Teamwork, problem-solving and communication are also among the soft skills parents believe children develop through playing esports, which they may not pick up elsewhere in life.
On average, children aged between the ages of 11 and 18 play three-and-a-half hours of esports a day either at home (94 per cent) or at a friend’s house (40 per cent).
However, while some parents lack an understanding of the ins and outs of esports, six in 10 think it can play a positive role within education.
And nearly half of the 1,500 parents of children who play esports polled even think it should be added to the school or college curriculum.
Brian Horsburgh, education sales director for Dell Technologies in the UK, which commissioned the research, said: "The capabilities demanded of tomorrow's workforce will be those that technology cannot replicate.
“Soft skills that were once considered inferior to teachable ‘hard’ skills like machine operation will tip the balance in the future job market.
“Parents recognise the power of esports to develop their children's people skills - to communicate, listen, even to lead.
“That’s a persuasive argument for schools that want their students to be future-ready.”
The study found more than six in 10 parents believe teamwork skills were gained through esports.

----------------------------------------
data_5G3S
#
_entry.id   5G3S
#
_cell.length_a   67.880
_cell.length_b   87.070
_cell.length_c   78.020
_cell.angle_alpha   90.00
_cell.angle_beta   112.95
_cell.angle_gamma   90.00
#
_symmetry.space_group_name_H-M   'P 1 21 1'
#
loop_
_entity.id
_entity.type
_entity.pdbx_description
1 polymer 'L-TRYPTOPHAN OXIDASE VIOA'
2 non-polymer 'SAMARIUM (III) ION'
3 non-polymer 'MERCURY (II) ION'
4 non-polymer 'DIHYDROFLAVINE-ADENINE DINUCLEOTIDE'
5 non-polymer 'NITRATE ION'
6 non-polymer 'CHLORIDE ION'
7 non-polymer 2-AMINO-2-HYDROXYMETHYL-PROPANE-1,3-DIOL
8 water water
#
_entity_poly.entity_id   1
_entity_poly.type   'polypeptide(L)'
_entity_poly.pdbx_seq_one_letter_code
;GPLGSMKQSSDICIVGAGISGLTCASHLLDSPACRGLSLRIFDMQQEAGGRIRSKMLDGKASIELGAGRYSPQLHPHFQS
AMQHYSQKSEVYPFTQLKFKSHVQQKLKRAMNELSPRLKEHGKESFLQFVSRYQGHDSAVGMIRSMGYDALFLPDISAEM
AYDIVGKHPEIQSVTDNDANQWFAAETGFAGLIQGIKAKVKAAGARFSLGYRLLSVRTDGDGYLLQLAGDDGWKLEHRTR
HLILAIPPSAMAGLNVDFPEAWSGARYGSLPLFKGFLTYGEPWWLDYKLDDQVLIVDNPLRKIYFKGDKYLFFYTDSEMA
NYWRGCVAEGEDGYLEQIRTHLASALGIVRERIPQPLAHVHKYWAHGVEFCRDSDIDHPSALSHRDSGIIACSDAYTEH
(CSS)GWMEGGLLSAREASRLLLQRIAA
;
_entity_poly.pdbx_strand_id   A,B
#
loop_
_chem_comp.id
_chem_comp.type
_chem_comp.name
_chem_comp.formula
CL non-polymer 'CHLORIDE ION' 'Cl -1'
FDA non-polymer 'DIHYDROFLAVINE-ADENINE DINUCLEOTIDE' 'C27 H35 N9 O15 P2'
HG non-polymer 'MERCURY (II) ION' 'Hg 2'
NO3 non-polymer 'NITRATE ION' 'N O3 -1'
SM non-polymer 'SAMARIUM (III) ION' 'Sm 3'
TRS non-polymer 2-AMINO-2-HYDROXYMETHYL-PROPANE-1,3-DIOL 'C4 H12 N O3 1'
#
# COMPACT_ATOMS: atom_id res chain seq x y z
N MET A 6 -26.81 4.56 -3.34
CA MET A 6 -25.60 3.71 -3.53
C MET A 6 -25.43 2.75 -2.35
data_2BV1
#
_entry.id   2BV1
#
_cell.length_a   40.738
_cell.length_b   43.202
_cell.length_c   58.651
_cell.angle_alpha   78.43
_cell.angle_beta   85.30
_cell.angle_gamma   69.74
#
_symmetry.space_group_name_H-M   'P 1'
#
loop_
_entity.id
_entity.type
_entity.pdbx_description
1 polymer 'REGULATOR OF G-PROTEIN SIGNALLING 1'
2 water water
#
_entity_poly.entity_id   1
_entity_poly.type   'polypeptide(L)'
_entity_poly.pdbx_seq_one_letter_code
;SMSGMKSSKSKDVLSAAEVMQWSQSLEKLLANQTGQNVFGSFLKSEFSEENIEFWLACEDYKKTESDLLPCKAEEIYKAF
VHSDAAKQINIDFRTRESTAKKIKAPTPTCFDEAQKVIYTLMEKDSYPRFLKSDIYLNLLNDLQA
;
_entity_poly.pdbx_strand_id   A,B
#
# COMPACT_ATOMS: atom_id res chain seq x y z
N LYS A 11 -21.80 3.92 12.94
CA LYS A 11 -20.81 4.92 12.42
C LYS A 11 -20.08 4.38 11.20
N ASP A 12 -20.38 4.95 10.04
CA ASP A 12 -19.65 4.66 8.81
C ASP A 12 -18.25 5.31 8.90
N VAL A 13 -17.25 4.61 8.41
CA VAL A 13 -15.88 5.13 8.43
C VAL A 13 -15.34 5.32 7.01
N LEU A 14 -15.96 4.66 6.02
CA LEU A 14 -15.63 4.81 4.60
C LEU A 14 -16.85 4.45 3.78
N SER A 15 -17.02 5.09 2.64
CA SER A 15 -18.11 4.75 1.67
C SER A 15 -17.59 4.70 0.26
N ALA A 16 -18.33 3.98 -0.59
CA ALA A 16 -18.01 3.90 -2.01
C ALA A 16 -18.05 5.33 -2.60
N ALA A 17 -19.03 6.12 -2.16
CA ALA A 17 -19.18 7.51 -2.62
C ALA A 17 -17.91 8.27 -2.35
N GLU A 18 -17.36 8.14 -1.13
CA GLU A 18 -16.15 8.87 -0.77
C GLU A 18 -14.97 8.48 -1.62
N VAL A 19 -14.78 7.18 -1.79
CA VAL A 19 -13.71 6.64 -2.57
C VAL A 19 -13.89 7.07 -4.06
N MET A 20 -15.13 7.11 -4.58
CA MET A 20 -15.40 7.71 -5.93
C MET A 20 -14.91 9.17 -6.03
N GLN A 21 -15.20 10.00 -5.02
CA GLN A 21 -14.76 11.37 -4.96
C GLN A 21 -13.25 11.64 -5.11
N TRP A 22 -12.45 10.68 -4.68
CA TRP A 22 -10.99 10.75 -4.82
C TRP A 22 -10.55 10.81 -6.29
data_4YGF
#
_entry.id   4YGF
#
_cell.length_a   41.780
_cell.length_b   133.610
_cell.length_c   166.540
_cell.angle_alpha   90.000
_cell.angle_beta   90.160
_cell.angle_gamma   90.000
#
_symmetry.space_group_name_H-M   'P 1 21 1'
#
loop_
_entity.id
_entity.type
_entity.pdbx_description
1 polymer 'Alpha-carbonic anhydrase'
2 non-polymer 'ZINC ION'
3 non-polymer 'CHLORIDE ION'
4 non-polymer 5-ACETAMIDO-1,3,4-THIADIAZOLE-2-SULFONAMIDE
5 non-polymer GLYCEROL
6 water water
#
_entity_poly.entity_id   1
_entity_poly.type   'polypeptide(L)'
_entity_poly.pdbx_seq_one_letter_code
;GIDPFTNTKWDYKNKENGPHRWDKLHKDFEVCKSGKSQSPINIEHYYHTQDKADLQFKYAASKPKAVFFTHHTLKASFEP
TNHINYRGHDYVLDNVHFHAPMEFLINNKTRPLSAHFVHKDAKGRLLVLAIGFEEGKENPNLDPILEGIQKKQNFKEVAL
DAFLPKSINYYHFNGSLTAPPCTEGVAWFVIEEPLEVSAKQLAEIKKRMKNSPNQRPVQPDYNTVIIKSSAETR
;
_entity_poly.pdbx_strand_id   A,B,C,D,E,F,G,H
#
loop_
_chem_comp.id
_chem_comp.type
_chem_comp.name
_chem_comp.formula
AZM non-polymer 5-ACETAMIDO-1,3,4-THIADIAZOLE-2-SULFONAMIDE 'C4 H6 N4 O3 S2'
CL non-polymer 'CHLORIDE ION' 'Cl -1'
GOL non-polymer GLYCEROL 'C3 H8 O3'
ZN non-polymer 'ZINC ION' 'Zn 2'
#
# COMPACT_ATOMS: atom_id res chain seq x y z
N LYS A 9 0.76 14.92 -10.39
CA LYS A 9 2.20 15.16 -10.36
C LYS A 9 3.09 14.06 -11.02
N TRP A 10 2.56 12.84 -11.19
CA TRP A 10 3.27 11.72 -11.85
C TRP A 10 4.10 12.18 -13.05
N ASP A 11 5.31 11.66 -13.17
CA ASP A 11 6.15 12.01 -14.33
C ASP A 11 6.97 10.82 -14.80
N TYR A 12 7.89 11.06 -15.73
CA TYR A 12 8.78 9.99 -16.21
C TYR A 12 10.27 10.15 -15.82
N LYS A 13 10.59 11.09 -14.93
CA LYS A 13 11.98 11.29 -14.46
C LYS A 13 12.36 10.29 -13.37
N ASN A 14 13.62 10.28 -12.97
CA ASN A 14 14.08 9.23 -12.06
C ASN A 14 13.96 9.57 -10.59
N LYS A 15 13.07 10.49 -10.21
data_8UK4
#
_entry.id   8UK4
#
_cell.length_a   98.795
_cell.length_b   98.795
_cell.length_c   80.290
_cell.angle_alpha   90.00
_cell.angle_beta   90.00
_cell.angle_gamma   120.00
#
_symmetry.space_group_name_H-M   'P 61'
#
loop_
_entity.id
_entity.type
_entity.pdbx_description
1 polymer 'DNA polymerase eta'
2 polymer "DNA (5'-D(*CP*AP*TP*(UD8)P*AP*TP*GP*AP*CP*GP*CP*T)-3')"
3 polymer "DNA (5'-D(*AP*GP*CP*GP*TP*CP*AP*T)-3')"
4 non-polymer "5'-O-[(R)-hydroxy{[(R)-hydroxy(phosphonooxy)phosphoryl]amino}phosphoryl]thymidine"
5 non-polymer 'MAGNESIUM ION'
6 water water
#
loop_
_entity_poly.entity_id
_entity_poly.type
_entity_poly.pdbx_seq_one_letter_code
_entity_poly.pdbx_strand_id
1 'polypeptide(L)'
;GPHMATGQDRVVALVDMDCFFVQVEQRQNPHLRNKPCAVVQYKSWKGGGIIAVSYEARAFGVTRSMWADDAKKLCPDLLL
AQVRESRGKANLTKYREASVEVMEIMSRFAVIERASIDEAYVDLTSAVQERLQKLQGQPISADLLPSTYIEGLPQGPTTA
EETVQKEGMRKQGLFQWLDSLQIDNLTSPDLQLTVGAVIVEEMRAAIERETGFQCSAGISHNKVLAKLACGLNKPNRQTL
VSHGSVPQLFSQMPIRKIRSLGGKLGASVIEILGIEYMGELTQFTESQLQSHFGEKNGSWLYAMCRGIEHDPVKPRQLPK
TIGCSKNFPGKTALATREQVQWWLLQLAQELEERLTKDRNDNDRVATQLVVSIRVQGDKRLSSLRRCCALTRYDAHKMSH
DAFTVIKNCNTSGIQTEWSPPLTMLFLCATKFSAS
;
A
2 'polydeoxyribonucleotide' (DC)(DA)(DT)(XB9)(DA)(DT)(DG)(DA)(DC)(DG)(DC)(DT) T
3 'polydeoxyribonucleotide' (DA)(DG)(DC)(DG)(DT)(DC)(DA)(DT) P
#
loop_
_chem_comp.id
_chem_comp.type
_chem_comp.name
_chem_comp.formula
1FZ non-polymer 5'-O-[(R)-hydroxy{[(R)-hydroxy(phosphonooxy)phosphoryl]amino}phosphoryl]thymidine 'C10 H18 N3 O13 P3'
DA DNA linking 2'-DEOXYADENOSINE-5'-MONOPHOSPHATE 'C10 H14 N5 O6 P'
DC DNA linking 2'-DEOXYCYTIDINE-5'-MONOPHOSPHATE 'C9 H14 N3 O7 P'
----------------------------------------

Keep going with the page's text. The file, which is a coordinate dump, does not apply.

While others cited problem solving (57 per cent) and communication (54 per cent) as other key learnings through the picking up of a joystick.
Nearly seven in 10 of those polled by OnePoll believe esports allows their child to develop skills that they would not get through traditional educational methods.
And 52 per cent think it will increase children’s grades at school.
Taking esports to the next level
It also emerged that 32 per cent of parents would like their child to have a career in esports.
Lindsey Eckhouse, director of licensing, ecommerce and esports at McLaren Racing, said: "People do become professional esports players, often at a pretty young age, but esports is more than just players.
“Just as our drivers can't race without their team, esports players can't play without theirs - that means publicists, physiotherapists, nutritionists, chefs.
“We must embrace more ways for children - of all abilities, needs and backgrounds - to learn, and those ways should reflect the future career landscape.”
But the study also polled 500 educational stakeholders and found 61 per cent feel there isn’t enough evidence to show the educational benefits of esports.
Esports equipment being too expensive, network connections not being strong enough and not having the facilities to place the type of equipment were among the barriers schools face in getting esports implemented into the school curriculum.
Tom Dore, head of education at British Esports Association said: “We welcome further quantitative research around esports in education to support the feedback we’re getting from teachers and students about the positive impact esports has in their classrooms and school communities.
“Esports is a vehicle to motivate and engage a broad demographic of young people.
"As a teacher myself, I have seen first-hand the benefits to my students when they participate and compete in esports.”
Top 10 skills parents think children learn through esports rather than traditional education
3. Technological skills
10. Time management